Judy Roth and her husband, Jim, talk to retired surgeon Dr. Robert Hamilton (left) at Judy’s retirement party Aug. 3 at Alton Memorial Hospital.
ALTON — Many nurses have a pretty good reason for why they became a nurse. Judy Roth has the best reason of all: She can’t tell you any specific reason other than that she just always wanted to be a nurse.
“I just always wanted to help people,” says Judy, who retired Aug. 3 after 41 years of doing just that for Alton Memorial Hospital. “As far as any role models I had, I didn’t really know any nurses so I guess it would have to be someone like (television doctors) Dr. Kildare and Ben Casey.”
That innate sense of wanting to help was all the motivation Judy has needed since starting out as a candy striper at Marshall Browning Hospital in her native DuQuoin, Ill. The 1968 DuQuoin Township High School graduate earned her nursing diploma from the DePaul Hospital School of Nursing in 1971. The Templin Scholarship Fund made it possible to complete a BSN in 1993 and an MSN in 2007 from McKendree University.
Judy worked at DePaul for three years (when it was still on Kingshighway in St. Louis) before coming to AMH in January 1974.
“I interviewed both here and at St. Joseph’s Hospital, and I really thought I would end up at St. Joe’s since that was a sister hospital to DePaul,” Judy said. “Virginia Cramblet (AMH director of nursing for almost 35 years) interviewed me and I remember really loving the atmosphere at Alton Memorial right away.”
The feeling was mutual. Judy started on First Medical and spent time as an evening and midnight supervisor. At that time, the supervisors covered the pharmacy and the Emergency Room.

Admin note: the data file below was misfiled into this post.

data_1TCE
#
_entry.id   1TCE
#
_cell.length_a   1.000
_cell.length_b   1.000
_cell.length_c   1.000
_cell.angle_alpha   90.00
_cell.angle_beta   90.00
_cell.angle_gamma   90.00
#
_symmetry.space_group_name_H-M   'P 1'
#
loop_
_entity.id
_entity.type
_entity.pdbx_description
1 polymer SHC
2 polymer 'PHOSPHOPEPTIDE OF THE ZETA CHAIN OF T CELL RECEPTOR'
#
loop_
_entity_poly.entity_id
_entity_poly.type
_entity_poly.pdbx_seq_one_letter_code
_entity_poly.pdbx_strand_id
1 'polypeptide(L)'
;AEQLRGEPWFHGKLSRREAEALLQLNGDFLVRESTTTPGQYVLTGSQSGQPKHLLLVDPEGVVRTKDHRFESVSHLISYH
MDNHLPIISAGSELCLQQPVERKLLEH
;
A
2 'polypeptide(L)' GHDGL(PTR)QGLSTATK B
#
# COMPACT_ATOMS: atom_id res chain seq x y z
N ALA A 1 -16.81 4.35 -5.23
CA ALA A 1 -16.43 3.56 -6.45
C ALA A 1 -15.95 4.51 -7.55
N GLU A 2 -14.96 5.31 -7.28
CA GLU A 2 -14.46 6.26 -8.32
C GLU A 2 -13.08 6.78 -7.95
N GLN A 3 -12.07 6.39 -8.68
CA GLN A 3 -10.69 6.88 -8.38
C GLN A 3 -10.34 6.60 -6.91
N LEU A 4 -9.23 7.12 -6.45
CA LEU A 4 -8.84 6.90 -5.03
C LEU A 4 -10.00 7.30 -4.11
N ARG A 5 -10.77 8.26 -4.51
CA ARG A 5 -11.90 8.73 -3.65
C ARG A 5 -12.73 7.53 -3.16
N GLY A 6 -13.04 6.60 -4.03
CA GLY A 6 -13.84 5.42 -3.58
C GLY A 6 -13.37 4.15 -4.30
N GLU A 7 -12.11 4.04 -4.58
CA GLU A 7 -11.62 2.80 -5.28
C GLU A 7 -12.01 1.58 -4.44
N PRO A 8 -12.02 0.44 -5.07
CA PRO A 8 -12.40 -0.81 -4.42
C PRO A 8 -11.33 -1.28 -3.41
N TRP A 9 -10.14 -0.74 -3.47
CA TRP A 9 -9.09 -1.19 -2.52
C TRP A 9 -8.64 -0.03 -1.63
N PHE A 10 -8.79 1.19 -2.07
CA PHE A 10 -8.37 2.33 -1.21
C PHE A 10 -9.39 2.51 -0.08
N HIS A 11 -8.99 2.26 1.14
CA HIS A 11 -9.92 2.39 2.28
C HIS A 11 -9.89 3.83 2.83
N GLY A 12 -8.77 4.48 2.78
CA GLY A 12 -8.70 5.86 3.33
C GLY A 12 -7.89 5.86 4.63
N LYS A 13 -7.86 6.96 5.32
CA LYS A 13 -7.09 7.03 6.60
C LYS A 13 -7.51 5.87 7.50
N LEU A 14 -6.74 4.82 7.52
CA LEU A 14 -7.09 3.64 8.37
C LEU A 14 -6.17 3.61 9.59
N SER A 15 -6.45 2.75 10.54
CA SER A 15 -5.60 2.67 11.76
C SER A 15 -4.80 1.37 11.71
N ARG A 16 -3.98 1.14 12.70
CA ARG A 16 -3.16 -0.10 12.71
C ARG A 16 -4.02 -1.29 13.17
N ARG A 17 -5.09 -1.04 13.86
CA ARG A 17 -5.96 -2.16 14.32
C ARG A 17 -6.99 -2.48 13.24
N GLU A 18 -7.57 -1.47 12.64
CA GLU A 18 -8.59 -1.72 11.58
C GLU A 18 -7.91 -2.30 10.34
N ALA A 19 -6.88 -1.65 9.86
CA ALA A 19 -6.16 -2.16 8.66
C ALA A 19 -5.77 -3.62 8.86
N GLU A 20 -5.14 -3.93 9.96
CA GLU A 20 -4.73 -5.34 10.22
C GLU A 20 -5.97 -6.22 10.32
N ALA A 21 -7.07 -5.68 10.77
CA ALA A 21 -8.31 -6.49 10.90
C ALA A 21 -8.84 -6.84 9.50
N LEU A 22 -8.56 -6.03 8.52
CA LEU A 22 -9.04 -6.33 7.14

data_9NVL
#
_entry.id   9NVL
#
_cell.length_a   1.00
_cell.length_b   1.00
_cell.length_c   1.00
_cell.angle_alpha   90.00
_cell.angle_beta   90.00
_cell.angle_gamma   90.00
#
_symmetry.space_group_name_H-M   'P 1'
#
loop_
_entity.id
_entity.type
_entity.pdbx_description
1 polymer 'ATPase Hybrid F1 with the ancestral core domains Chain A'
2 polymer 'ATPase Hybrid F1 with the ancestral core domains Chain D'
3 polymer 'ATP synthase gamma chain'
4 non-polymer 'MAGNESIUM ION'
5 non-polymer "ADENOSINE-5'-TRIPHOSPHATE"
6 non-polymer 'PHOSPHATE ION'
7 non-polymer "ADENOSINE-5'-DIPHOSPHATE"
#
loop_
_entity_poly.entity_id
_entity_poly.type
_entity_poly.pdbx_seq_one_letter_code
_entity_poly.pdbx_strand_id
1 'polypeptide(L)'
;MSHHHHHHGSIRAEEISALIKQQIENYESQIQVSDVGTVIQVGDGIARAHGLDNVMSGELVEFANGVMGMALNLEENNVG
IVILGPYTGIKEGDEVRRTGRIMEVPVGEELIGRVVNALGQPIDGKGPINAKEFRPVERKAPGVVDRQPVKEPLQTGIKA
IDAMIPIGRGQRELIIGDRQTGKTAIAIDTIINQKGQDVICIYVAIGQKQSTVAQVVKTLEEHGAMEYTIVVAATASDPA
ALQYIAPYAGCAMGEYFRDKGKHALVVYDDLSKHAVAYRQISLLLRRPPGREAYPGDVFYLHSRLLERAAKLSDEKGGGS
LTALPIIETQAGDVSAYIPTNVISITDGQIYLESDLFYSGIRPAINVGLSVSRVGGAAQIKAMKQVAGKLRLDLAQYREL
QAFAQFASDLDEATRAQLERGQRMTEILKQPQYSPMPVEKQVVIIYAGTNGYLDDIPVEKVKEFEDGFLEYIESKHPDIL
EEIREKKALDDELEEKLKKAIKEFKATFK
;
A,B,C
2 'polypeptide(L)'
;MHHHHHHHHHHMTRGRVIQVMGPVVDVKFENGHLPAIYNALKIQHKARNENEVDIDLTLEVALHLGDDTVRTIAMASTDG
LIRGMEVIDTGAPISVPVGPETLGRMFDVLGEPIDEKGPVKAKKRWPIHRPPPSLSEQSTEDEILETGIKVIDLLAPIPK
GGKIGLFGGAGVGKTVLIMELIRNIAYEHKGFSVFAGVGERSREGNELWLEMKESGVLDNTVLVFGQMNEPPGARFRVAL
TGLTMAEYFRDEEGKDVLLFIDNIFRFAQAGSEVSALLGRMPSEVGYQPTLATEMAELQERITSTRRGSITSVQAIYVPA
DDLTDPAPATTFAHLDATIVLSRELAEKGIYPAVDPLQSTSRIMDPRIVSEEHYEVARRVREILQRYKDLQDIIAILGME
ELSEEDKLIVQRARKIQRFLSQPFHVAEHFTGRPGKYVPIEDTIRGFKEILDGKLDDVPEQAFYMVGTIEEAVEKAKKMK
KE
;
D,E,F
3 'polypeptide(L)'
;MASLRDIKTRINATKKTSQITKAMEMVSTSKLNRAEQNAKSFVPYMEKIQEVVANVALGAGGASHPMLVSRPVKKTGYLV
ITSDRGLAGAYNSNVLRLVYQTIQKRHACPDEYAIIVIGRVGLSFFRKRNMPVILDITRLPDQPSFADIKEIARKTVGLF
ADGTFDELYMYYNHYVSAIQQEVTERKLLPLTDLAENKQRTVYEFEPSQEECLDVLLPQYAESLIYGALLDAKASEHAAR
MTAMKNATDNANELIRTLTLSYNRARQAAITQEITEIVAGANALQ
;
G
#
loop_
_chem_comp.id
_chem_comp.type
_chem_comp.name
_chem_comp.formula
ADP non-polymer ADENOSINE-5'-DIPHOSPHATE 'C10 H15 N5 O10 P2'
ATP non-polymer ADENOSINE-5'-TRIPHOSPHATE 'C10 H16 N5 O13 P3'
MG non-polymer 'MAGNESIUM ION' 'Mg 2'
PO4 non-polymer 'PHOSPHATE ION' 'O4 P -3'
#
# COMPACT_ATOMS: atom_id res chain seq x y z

“When I had ER orientation, they started pulling me over to the ER in the daytime and I really enjoyed it,” she said. “I eventually transferred there. I was a staff nurse there for about 10 years and became manager in 1987.”
Judy remained the ER manager until 1998, when a new chapter of her nursing career started. She worked in all three ER locations.
“Jan King was in charge of the Parish Nurse program and had contacted me about that in 1994, but we opened the new ER that year so it wasn’t time yet,” Judy said. “I started out in a part-time parish nurse position and also helped Pam Herzon as a community schools educator in 1998.”
Judy ended up spending her last 17 years as a parish/faith community nurse, serving the United Methodist Village from its beginning in 1998 until just a couple years ago. She was also the parish nurse for the Episcopal Parish of Alton, which includes St. Paul’s Episcopal in Downtown Alton and Trinity Chapel in North Alton; and Upper Alton Baptist Church.
“You really have time to develop some wonderful relationships as a parish nurse,” Judy says. “It’s more of a holistic approach, but having a critical care background is very important. It’s certainly something that came in handy many times.”
Judy is looking forward to not having to set an alarm, more time to travel and do some camping with her husband, Jim, and their dog Jack, an English setter, as well as work in her garden.
“I can also travel down to DuQuoin more to visit my mom (91-year-old Norma Lee Martin), who still volunteers at Marshall Browning Hospital,” she said. “Really, I’ve had a perfect career. Nursing was a good fit for me.”
No one would disagree.